Corpus-based Analysis of Mediæval Chinese Literature: Case Study on the Chinese Buddhist Canon


Student thesis: Doctoral Thesis

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Awarding Institution
Award date21 May 2018


Treebanks, collections of syntactically analyzed sentences, have been applied more and more frequently for data-mining in recent decades. This study built a treebank of the entire Tripiţaka Koreana, which is the edition of the Chinese Buddhist canon storing in Korea, to provide a tool for systematic analysis of the content therein. The treebank provides three levels of annotation, which also serves as an aid for reading the original text: word boundaries, parts-of-speech and dependency relations. In this dissertation, the author demonstrates the potential of applying this tool to analyze both the content and the language of the canon.

The Chinese Buddhist canon is a remarkable religious text, with over 250 million followers worldwide. The sheer volume of this text, of a total of approximately 50 million Chinese characters, poses huge difficulty for any research team, let alone individual scholar, to analyze the contents or linguistic features in even a small fraction of the whole canon. Fortunately, in this new era, corpora and treebanks provide tools for data-mining raw text, and thus a basis for distant reading. At present, large-scale treebanks of religious texts were compiled for only two of the major religions of the world. The current work contributes to the gap in the form of a dependency treebank of the Chinese Buddhist canon with limited manually annotated data. The treebank was then applied to analyze different aspects of the original text, namely, (i) the protagonists and locations, (ii) conversational networks, and (iii) diachronic syntax of Mediæval Chinese.

The author first built the Tripiţaka Koreana Treebank, of 46 million characters, using limited manually annotated data of 50 thousand characters only. The small-scale treebank of Chinese Buddhist text developed by Lee and Kong (2016) served as the training data to build the model for parsing the treebank produced in this study. For this small-scale treebank, the guidelines of the Penn Chinese Treebank by Xue et al. (2005) and the Stanford Dependencies for Chinese by Chang et al. (2009) were adopted, with five syntactic relations added for the grammatical structures existing in Classical Chinese but not in Modern Standard Chinese. The author trained a model by conditional random fields for automatic tagging of word boundary, and part-of-speech. A minimum-spanning tree parser was then trained to parse the treebank automatically. Syntactic trees of the whole Tripiţaka Koreana were thus successfully derived with information on word boundaries, parts-of-speech and dependency relations labelled. The whole Tripiţaka Koreana Treebank was released on the internet for public open access in CoNLL format.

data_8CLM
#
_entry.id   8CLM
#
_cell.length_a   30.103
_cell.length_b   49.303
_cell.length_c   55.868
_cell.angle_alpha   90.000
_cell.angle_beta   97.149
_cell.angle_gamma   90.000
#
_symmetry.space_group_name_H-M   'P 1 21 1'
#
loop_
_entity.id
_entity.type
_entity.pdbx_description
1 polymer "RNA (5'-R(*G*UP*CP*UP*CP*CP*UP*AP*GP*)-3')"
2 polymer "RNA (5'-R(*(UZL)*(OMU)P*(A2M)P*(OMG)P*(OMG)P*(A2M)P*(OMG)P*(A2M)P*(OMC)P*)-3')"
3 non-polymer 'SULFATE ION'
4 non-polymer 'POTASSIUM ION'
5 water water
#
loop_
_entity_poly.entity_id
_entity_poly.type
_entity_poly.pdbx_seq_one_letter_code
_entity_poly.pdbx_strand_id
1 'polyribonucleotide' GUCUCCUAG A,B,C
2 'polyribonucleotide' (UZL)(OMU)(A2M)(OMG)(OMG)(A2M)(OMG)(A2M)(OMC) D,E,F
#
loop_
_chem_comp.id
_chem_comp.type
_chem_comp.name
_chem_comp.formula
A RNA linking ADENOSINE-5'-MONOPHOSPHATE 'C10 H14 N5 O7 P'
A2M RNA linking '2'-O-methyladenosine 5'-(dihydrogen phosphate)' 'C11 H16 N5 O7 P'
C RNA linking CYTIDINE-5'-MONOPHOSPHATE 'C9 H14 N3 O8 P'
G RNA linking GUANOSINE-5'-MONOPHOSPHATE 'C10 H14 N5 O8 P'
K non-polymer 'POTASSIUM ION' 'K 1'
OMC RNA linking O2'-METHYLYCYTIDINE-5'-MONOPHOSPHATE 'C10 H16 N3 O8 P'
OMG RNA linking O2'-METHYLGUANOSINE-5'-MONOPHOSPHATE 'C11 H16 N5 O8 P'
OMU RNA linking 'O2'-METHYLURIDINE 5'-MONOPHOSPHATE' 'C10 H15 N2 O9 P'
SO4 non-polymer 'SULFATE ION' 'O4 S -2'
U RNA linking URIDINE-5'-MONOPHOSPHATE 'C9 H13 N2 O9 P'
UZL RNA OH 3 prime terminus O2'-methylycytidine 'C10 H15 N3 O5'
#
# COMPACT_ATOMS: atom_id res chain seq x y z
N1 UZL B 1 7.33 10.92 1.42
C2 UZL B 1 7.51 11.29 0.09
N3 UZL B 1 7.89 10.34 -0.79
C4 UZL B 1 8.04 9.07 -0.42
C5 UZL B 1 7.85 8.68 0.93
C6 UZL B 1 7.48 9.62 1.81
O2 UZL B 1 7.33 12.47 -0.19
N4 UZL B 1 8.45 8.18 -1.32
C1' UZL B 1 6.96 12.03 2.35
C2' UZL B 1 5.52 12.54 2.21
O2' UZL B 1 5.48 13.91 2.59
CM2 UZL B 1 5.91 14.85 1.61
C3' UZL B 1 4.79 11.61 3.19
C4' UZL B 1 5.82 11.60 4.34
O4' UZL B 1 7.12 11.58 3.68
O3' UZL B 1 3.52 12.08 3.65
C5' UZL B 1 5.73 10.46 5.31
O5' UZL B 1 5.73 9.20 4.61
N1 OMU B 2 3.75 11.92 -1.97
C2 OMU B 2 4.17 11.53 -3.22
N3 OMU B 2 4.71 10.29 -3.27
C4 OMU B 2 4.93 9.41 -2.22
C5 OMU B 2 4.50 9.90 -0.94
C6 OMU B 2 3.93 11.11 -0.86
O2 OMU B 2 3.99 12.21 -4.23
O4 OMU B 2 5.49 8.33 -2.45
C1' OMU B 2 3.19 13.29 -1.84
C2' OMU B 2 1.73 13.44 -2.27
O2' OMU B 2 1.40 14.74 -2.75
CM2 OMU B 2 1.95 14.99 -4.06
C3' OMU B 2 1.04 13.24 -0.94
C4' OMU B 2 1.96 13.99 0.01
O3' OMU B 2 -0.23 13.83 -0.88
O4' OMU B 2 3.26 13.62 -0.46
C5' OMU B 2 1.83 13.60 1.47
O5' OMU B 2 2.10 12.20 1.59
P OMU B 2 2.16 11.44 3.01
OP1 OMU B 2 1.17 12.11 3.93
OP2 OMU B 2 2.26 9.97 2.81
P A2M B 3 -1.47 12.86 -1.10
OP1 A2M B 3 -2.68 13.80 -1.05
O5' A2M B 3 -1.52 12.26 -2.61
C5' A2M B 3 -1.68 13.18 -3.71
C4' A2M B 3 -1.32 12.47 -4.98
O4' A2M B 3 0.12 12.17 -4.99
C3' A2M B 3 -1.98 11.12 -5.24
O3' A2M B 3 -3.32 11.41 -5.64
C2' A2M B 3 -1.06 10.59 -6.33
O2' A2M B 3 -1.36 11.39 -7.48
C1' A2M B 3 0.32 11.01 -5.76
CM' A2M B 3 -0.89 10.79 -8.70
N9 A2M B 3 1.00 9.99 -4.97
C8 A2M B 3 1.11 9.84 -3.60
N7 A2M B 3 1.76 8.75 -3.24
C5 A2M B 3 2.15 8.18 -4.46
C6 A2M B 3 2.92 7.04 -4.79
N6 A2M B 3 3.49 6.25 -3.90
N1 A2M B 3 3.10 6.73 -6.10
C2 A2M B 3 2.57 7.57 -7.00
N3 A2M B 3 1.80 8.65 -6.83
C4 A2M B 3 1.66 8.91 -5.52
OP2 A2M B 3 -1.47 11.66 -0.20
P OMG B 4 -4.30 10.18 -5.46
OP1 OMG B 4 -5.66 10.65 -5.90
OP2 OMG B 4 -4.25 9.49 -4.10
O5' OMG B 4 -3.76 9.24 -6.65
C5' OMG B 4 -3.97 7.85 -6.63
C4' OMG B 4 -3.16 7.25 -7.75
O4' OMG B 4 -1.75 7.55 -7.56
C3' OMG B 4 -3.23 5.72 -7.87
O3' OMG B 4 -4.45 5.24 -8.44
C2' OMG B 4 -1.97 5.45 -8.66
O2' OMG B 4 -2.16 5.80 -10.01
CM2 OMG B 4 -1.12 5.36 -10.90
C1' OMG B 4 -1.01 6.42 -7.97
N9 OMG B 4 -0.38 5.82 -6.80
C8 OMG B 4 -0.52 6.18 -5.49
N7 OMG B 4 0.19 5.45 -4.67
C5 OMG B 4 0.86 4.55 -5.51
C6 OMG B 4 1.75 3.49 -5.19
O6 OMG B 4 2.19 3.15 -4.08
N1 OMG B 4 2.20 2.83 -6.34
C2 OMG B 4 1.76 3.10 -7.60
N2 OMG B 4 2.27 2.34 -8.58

The author also developed a methodology for the quantitative analysis of the protagonists and locations in a literary text by making use of techniques from natural language processing, and applied it on the treebank. The grammatical relations of the words were used to extract all the predicatives, their subjects and objects for further analysis. As a result, the most frequent verbs, and characters as nominal subjects were derived. The most significant differences between the three most popular epithets of Śākyamuni Buddha were also discovered by making use of the log-likelihood statistic. In addition to the protagonists, the most frequent locations appearing in the canon and where Śākyamuni Buddha visited were also derived. Furthermore, the Mahāyāna and Hīnayāna sections of the canon were also contrasted such that the significant differences were revealed in terms of the locations and characters. The full database of protagonist and location in Tripiţaka Koreana was released on the internet.

The above analysis shows that the most frequent verbs in the treebank in this study are quotative verbs. For this reason, the author also derived an algorithm to extract all the direct speeches in the treebank and analyzed the quotative verbs, hearers and listeners and thus the whole conversational network. As a result, statistics like the most frequent speakers, their most frequent listeners, the speech length, the most frequent quotative verbs that Buddha is the speaker or listener, were produced. The honorific use of quotative verbs was also discovered in the canon. This study thus made use of the special properties of these verbs to induce a hierarchy of characters. It was found that Śākyamuni Buddha occupies the top spot while the bodhisattvas rank second. The disciples, deities, and kings were considered as characters of lower status in the canon.

In addition to analyzing the content, this study also made use of this treebank to show one way of applying a dependency treebank to the study of diachronic linguistic research. The author studied the nature and genre of the Chinese Buddhist canon from the perspective of syntactic change of these constructions in the canon: (i) the use of demonstratives, (ii) classifier constructions, (iii) nominal constructions, (iiii) disposal construction, (v) prepositional phrases, and (vi) polar questions. It was found that the texts translated before the tenth century were vernacular in general. However, for those translated in the tenth and eleventh century, the language therein lacked many vernacular elements that were removed by the Stylists.

    Research areas

  • Buddhism, Chinese Buddhist canon, Classical Chinese literature, corpus linguistics, treebank, quantitative method